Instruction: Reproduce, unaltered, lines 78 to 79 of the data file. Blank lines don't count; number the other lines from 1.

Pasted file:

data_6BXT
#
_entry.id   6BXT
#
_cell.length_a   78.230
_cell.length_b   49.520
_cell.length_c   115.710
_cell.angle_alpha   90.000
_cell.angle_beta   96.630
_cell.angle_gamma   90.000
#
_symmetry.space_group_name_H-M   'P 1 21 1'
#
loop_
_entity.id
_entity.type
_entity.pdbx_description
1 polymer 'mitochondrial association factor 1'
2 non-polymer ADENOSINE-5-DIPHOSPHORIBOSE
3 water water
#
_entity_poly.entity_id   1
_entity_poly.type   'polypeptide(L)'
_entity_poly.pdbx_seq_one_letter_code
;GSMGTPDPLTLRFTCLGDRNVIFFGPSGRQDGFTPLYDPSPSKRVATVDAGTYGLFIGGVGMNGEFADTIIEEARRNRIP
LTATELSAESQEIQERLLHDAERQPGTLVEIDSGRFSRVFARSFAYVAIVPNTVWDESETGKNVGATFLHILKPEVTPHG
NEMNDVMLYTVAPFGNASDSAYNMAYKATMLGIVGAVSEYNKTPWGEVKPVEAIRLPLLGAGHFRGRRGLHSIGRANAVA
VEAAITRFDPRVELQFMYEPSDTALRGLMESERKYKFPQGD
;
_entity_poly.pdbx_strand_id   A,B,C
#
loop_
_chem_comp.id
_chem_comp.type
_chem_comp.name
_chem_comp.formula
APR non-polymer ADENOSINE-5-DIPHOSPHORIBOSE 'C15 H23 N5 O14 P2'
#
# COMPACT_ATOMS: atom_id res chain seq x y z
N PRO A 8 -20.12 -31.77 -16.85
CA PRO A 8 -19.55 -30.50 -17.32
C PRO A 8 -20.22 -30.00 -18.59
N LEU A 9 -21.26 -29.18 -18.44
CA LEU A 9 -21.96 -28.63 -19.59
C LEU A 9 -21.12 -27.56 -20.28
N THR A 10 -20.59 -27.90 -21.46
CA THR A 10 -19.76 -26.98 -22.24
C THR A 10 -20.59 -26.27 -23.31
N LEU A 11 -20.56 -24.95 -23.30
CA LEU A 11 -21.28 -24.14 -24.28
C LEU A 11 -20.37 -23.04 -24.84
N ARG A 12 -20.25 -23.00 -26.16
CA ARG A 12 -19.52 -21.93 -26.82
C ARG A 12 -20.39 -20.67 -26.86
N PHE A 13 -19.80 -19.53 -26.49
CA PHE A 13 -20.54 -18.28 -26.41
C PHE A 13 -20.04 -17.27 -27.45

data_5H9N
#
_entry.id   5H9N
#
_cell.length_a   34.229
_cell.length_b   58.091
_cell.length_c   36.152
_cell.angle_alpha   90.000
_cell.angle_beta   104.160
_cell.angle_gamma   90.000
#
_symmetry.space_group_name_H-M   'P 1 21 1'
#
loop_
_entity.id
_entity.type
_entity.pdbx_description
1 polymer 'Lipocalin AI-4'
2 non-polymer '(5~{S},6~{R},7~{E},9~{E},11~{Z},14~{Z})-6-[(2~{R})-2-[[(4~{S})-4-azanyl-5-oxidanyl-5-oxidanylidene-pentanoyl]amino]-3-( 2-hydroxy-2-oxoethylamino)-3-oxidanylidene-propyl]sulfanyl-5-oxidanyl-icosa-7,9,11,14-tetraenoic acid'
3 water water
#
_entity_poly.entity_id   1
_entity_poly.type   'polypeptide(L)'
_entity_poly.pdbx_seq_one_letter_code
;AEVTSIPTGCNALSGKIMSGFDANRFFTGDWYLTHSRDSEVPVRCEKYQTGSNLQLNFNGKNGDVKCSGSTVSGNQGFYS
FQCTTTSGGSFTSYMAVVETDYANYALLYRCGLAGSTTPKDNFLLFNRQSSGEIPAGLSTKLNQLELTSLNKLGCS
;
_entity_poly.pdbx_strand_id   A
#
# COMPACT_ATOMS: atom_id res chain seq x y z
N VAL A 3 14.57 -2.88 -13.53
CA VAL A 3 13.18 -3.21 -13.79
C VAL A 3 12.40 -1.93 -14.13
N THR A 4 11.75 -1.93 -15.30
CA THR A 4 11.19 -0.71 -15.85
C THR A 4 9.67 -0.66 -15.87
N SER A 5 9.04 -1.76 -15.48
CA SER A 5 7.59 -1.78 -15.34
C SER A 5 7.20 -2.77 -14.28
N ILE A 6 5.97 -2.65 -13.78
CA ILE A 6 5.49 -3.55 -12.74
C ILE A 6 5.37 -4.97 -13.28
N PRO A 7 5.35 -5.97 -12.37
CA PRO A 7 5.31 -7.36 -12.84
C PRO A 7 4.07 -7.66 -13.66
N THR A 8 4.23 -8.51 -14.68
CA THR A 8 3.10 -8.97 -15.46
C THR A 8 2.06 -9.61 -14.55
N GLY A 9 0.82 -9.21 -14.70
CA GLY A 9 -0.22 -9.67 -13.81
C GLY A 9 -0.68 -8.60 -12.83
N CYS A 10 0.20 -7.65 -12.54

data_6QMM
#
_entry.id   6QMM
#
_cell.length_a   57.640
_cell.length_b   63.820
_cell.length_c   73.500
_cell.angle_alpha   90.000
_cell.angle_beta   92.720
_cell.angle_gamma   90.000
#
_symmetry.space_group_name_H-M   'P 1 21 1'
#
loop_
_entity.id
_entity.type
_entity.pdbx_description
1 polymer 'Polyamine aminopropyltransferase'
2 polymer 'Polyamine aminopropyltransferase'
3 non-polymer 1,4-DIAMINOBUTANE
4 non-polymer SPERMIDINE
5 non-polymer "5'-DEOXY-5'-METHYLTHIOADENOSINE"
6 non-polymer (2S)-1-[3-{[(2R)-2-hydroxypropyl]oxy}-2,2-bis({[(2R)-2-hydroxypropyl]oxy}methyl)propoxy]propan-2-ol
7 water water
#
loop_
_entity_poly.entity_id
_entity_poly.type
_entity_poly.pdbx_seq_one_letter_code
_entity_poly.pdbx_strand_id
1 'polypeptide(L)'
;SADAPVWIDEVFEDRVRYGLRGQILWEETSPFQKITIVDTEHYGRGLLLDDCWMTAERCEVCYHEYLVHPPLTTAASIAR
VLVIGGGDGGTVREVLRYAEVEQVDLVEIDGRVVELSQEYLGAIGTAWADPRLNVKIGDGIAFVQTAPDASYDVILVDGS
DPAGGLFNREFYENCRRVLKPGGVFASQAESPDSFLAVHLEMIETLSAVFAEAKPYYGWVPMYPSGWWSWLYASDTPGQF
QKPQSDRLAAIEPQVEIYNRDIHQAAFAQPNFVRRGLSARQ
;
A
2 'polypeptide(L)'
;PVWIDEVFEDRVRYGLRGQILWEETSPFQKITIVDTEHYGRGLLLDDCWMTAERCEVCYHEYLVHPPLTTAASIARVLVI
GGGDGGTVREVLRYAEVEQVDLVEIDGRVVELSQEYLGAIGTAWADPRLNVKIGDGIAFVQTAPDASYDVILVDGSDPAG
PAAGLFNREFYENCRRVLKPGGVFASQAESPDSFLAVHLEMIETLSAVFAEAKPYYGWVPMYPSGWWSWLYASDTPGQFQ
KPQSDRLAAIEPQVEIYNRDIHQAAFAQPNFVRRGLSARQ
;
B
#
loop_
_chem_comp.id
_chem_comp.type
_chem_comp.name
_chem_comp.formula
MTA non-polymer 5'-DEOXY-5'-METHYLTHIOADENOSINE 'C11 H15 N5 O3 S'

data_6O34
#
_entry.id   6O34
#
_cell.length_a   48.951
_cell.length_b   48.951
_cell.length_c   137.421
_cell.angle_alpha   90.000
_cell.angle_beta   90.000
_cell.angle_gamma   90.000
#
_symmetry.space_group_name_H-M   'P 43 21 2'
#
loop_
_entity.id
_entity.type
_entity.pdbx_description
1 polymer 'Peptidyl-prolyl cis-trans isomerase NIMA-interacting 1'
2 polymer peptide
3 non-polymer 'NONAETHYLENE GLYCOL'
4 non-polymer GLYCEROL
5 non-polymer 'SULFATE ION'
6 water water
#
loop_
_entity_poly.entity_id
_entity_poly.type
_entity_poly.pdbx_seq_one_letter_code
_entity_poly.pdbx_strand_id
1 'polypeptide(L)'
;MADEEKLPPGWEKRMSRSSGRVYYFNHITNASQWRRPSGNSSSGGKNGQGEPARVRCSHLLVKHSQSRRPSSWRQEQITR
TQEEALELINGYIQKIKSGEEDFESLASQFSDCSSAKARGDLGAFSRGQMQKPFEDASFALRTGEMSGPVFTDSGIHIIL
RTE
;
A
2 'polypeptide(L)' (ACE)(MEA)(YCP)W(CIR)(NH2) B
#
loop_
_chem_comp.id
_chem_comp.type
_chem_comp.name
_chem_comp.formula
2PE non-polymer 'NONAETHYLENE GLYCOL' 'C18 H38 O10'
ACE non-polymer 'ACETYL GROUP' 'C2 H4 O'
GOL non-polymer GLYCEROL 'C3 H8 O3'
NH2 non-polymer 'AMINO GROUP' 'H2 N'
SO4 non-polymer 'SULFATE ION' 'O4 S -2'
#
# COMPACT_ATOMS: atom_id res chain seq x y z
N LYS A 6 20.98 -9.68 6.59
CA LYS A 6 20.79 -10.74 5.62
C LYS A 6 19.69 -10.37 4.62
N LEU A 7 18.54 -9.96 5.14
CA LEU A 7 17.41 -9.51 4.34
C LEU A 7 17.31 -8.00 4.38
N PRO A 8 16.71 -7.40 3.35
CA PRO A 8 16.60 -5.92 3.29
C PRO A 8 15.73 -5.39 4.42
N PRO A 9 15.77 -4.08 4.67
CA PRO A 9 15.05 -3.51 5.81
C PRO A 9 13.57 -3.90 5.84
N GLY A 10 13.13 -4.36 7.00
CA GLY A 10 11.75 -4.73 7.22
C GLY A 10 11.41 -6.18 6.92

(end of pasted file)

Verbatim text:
#
_entity_poly.entity_id   1